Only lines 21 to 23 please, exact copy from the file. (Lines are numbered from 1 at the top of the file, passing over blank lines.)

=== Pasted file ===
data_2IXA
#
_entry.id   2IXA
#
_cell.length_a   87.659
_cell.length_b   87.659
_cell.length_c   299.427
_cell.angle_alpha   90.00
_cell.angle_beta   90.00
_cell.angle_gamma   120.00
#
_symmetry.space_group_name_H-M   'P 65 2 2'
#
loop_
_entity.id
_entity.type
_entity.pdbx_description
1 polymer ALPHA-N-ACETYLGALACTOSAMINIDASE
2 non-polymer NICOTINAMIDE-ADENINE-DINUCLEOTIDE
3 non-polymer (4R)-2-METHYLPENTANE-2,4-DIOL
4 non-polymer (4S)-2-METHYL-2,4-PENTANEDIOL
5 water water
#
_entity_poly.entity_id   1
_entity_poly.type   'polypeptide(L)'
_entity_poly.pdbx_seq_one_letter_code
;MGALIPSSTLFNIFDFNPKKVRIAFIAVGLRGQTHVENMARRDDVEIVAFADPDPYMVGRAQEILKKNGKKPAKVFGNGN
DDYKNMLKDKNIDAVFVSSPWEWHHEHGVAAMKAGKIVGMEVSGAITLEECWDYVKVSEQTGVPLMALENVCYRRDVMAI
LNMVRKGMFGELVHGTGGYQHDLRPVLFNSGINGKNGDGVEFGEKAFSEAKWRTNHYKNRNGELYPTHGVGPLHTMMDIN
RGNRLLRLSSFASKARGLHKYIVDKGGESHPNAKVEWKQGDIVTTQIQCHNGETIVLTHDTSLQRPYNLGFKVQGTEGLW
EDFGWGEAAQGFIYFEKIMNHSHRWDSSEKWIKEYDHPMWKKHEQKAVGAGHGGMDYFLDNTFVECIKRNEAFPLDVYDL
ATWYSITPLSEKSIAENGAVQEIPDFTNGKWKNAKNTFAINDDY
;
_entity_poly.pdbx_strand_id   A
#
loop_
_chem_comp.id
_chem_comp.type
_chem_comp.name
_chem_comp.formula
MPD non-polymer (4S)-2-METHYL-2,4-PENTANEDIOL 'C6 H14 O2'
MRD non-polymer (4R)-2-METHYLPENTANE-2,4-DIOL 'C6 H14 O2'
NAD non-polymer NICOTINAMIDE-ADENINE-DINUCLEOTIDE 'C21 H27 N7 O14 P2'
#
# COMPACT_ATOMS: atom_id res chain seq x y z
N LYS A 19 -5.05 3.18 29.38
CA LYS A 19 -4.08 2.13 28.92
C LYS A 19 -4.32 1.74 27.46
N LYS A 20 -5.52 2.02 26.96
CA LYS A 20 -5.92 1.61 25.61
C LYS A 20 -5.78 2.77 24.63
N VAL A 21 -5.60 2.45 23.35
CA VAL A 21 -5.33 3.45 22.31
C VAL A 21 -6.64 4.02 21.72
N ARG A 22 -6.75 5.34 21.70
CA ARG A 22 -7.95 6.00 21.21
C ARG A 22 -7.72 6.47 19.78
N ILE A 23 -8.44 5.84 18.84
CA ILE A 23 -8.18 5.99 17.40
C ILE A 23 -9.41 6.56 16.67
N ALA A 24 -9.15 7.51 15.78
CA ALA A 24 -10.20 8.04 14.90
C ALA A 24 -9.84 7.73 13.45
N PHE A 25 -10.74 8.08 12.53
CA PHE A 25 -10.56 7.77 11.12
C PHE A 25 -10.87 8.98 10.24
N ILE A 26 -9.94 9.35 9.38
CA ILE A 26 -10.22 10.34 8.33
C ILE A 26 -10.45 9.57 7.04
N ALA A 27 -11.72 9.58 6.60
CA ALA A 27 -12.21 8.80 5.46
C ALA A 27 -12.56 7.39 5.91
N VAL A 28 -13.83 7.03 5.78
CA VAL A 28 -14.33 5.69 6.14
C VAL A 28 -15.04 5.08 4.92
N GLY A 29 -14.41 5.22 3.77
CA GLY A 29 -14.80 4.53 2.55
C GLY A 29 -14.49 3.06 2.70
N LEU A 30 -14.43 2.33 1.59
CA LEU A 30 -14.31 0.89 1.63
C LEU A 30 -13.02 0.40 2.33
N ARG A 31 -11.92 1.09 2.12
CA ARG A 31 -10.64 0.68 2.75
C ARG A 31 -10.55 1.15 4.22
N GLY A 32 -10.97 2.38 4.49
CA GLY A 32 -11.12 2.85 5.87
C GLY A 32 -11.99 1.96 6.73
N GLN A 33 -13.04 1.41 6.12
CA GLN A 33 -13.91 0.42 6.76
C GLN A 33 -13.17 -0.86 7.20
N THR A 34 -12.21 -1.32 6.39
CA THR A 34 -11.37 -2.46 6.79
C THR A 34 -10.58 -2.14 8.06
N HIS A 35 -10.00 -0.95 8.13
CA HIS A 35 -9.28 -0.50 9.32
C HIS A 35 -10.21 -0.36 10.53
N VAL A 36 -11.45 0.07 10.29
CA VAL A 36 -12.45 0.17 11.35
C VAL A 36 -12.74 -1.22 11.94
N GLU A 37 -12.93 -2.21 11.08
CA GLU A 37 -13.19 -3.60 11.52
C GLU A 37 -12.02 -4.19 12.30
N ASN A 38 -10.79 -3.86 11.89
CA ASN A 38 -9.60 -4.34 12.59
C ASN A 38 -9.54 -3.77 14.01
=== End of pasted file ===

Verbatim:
4 non-polymer (4S)-2-METHYL-2,4-PENTANEDIOL
5 water water
#